The horses are lying down in the pasture, taking a break from their usual upright position. For the past 1 1/2 months I too have been taking a break from my usual position.
During the month of February I attended a silent meditation retreat in Northern California. For 28 days, 90 of us brave women and men practiced sitting, walking, eating and lying down meditation. We attended morning instruction meetings and evening dharma talks. We stayed in small rooms with no TVs, radios, or computers; turned our ipods, ipads and smartphones off. All in an effort to practice a continuity of mindfulness, to embody a moment to moment awakeness, and recircuit the cells and neurons of our brains and bodies with wholesome mind states and feelings.
You may be wondering why I would choose to spend a month doing what sounds like not much of anything, and in silence for that matter? Or why I was willing to replace my internet connections with only the sights and sounds of nature, and 90 other mostly unknown folks?
Have you ever felt so fully relaxed that you were able to let go of the worry, fear and concern you have for the future? Have you ever been able to fully let go of the expectations you have for yourself or others? Have you ever been able to let go of the anger you are feeling to spare yourself form using it against someone else?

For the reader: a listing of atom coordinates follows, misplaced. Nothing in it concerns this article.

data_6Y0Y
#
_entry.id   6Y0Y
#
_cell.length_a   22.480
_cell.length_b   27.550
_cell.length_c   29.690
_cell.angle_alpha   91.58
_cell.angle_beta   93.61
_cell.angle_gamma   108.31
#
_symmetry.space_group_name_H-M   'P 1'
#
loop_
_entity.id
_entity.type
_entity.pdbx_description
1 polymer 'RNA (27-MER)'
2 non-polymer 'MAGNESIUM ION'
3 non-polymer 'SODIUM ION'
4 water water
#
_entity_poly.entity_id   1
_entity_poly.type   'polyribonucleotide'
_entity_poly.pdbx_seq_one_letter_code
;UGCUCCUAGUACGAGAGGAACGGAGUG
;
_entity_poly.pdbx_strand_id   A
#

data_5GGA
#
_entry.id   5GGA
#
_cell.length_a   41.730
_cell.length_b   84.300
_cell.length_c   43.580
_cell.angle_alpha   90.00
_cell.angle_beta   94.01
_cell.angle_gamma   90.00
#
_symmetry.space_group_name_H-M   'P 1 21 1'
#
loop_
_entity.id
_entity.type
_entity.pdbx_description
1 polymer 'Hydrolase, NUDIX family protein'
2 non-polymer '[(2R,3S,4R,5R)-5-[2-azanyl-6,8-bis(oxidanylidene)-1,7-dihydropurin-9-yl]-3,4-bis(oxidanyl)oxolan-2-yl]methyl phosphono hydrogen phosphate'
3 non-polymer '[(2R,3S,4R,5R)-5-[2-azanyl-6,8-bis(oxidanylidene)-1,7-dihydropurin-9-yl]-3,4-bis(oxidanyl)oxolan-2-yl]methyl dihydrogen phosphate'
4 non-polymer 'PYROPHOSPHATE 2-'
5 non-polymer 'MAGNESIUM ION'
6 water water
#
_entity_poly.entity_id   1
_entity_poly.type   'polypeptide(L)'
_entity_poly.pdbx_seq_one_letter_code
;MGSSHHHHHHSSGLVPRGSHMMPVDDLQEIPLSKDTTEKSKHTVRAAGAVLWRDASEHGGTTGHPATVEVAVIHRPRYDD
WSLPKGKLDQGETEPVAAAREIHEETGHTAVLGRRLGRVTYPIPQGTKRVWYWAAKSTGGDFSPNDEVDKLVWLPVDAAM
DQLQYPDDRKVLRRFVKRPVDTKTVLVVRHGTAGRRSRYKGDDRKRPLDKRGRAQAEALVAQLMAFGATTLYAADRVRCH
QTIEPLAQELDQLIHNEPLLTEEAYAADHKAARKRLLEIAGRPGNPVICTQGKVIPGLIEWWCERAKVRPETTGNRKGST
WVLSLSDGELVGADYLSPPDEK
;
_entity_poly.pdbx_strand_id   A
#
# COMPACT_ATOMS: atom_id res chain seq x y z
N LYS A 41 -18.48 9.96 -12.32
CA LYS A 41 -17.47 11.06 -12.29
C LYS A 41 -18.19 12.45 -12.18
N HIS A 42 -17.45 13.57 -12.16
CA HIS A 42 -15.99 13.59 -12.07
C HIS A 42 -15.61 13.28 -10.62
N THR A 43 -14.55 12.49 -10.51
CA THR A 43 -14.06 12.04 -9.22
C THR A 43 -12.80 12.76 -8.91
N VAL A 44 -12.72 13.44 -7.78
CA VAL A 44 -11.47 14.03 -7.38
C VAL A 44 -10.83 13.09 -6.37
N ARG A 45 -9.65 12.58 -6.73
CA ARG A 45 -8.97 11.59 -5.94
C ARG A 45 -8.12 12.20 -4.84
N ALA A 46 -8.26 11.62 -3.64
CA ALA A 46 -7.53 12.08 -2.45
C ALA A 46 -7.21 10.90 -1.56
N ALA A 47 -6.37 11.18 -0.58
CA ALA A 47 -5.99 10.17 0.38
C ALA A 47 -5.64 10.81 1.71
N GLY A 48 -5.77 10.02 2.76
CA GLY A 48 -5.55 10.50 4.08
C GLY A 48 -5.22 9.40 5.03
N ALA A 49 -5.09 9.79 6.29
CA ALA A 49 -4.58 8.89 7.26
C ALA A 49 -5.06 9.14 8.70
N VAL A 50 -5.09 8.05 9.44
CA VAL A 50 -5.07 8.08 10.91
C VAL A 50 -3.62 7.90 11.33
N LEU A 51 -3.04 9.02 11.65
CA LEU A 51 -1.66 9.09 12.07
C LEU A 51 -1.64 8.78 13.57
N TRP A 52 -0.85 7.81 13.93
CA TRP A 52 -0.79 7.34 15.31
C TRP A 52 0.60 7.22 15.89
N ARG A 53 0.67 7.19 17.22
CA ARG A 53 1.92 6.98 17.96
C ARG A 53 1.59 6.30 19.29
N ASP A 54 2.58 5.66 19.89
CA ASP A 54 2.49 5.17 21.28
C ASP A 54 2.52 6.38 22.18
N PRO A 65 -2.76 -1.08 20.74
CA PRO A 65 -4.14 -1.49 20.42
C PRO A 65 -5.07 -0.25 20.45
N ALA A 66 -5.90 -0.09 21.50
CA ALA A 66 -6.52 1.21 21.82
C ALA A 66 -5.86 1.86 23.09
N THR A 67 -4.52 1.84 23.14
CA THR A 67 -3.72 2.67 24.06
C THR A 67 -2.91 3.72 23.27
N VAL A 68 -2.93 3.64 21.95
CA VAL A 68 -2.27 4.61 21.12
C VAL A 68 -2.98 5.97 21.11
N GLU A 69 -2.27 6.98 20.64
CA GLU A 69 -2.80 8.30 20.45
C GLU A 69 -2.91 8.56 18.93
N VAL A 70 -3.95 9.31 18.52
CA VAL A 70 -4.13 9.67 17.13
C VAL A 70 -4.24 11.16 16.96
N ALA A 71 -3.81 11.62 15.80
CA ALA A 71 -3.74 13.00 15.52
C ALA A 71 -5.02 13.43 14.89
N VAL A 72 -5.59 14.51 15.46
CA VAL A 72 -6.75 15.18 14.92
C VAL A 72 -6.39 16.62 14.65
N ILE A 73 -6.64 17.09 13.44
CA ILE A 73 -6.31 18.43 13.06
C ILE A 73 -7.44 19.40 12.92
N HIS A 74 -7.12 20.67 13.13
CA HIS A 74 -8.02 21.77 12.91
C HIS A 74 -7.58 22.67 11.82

Practicing mindfulness in a sustained, continuous way yields all these benefits and a whole lot more. There is a depth of contentment and release that occurs when we allow whatever is to be just as it is, without trying to fix it, change it, or make it into something else.
For someone who has spent much of her adult life struggling with fear and anxiety, it is an incredible feat to experience such calm and tranquility for an extended period of time. Not only that, it is a miraculous experience to watch how the body responds to anxiety in the mind, and how, when the anxiety is seen with mindfulness, the body relaxes, slowly lets go of its armour, and returns to a state of deep rest.
What an incredible miracle it is, the body at rest. This body at rest. Like the horses in the pasture.
Over the next few weeks I will post several pieces about my experience of practicing mindfulness on retreat and its impact on the rest of my life. This is a practice that has helped me learn to take care of myself and supported me to develop kindness and compassion toward myself and others for many years now. It also has deeply influenced my practice of Loving Inquiry.